A cold hand twisted her gut as they approached the village. The spring sunlight did nothing to improve the cottages. Weeds sprouted from the mouldering thatch on the roofs. She shifted on the seat, feeling something unwind deep within her. She was wiggling back into all her old fears, donning the superstitions like an old cloak.

She put up her veil and looked out at the chestnut trees brooding over the church. White blossom wilted between the new leaves on the branches. Was that Sarah, by the south entrance? She peered through the window but the figures behind the stone wall were so small and blurred that she could not make them out. Of course it was possible that Sarah would be at church, making arrangements. What would she say about the death? What would Mr Underwood say? It was such a terrible mess.

Her carriage trundled over the bridge. Water gurgled beneath, seeming to laugh at her misfortune. There was something wrong about The Bridge. In London, she had learnt to scoff at her fear as nonsense, but now she was back she could feel it, creeping, slithering. Something dark and insidious, all the way down to the roots of the plants that grew in the garden. It was not just the past, those strange events Sarah spoke of from Anne Bainbridge’s diary. The very fabric of the building was bad. Elsie could face the match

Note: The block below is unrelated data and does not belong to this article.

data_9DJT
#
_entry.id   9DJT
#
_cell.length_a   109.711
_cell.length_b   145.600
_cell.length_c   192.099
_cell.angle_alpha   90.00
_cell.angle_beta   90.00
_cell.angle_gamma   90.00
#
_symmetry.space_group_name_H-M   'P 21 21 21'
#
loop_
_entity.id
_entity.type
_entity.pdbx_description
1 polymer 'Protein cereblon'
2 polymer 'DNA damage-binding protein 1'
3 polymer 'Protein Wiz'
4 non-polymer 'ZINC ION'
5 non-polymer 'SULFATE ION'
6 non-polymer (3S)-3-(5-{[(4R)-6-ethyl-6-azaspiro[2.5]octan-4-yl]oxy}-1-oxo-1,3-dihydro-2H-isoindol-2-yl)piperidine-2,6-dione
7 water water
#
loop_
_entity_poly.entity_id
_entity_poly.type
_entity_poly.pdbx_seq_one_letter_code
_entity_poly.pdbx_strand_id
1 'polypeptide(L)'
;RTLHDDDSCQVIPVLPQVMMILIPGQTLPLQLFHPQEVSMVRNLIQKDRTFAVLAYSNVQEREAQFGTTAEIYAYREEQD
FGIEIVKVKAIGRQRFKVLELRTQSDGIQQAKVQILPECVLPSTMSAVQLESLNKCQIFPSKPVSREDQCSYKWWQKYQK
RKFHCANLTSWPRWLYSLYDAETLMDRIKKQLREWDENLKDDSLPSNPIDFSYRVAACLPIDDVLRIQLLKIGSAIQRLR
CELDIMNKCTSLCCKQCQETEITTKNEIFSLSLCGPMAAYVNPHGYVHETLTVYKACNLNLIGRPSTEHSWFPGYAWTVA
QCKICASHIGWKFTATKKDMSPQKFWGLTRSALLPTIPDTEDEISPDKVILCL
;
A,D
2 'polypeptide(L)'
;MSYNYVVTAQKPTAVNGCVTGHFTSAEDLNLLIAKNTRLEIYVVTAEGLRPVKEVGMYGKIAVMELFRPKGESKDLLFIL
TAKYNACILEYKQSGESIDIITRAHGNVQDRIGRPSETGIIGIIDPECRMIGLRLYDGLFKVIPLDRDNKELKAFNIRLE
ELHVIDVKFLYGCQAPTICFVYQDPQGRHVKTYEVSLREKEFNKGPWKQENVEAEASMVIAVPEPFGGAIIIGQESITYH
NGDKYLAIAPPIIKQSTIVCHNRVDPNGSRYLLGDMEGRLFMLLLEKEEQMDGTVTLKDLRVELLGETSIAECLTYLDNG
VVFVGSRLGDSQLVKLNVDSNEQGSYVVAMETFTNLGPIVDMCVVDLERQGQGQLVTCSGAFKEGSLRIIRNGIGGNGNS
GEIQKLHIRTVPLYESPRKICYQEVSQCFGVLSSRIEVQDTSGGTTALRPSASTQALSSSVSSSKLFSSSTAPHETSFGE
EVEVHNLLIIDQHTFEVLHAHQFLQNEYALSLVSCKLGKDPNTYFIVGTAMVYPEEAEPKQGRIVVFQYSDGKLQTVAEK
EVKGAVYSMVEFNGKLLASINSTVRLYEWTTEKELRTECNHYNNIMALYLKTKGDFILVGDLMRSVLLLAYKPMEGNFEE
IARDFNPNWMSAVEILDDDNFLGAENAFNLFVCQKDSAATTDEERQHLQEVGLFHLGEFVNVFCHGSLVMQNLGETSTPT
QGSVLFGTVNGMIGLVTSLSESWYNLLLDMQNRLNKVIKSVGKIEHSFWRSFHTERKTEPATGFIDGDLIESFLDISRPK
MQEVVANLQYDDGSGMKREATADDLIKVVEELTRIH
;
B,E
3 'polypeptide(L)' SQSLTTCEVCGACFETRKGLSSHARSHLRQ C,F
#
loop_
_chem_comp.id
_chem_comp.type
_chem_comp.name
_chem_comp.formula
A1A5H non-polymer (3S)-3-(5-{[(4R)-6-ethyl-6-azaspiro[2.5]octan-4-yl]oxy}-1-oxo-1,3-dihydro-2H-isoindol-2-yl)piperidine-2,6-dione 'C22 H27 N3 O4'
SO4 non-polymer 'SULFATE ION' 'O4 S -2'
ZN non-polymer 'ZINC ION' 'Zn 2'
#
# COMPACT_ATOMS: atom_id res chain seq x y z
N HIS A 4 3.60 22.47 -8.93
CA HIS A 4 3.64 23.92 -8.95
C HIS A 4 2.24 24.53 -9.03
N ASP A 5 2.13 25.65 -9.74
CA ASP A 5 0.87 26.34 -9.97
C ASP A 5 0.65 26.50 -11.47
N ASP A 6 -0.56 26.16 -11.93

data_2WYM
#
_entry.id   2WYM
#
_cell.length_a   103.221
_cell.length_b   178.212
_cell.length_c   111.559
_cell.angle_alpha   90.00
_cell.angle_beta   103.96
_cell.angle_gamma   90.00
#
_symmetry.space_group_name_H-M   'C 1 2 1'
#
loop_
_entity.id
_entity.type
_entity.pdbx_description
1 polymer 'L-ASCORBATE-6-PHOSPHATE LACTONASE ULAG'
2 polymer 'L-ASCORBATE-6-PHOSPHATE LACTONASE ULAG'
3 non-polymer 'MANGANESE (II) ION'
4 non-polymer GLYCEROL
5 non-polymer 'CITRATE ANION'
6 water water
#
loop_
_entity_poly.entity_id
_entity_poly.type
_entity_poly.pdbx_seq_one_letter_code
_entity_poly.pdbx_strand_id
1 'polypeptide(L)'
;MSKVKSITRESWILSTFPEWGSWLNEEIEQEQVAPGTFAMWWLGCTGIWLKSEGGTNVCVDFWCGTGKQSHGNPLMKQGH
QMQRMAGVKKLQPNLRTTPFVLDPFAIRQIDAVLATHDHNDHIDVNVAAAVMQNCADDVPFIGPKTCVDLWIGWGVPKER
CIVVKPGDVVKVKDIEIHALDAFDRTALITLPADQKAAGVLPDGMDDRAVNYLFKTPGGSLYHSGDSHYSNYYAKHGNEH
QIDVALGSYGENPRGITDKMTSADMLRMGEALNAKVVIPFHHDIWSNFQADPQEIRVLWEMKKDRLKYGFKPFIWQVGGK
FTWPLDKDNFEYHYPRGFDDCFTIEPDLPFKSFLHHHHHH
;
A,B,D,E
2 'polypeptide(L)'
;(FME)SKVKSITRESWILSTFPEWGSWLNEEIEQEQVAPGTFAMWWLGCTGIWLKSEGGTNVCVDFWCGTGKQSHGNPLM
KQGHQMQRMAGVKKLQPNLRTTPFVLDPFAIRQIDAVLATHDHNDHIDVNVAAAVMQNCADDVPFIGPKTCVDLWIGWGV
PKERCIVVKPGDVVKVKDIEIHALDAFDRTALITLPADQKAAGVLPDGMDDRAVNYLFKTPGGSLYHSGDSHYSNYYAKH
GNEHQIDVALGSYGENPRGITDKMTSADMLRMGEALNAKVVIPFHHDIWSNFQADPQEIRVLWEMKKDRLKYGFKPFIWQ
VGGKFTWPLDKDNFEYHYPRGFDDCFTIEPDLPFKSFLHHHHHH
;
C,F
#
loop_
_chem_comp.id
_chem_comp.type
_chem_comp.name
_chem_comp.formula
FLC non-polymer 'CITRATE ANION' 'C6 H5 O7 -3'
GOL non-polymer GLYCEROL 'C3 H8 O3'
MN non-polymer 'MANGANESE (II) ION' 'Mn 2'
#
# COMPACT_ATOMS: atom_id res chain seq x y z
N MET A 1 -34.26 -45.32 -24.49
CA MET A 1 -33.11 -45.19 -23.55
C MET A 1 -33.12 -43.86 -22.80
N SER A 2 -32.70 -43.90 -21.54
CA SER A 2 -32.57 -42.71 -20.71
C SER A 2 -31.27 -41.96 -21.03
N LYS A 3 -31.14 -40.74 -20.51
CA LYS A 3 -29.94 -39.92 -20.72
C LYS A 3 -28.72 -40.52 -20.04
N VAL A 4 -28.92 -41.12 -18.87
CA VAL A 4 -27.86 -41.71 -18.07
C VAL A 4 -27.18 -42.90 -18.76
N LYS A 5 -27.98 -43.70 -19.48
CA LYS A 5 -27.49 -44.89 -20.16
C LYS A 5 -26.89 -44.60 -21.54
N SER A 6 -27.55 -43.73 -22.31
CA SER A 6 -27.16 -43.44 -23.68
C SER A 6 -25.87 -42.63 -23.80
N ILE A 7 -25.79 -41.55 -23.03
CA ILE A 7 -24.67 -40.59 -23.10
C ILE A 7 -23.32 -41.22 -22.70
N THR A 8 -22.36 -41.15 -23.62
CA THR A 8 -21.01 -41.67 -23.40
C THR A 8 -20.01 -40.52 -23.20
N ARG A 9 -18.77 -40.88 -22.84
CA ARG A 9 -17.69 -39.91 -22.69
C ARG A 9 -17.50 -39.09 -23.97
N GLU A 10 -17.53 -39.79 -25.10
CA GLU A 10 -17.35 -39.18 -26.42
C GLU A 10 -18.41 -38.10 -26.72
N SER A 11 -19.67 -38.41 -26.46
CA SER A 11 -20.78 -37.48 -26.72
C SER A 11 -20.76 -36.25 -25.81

factory where she had suffered as a child, but this . . . this place made her nervous.

When Mabel was buried, she would take Sarah back to London with her and shut up the house for good.

As the carriage turned and wound down the drive, the sun flared over the hills, burnishing the grass. From this distance everything was made up of shadow and light; the shrubbery glowed, the bricks fell dark, the windows blazed.

It was not until Peters drew the carriage round before the fountain that the flames died in the windows and Elsie saw the sight that struck her heart cold.

It could not be.

She threw the carriage door open and stumbled, blinking, onto the gravel.

‘Ma’am?’ Peters sounded anxious. ‘Wait there, I’ll come and help you.’

‘No,’ Elsie moaned. ‘No, you’re dead.’ Watching, as she always did, just watching.

‘Ma’am?’ A crunch as Peters jumped down from the box. Ma couldn’t have, she didn’t enjoy watching?

‘Are you unwell?’

Elsie paid him no heed. She had never noticed before, but she saw it now – that flicker of morbid excitement in the pupils. It was the look of someone before the scaffold, come to watch a hanging. Bloodthirsty.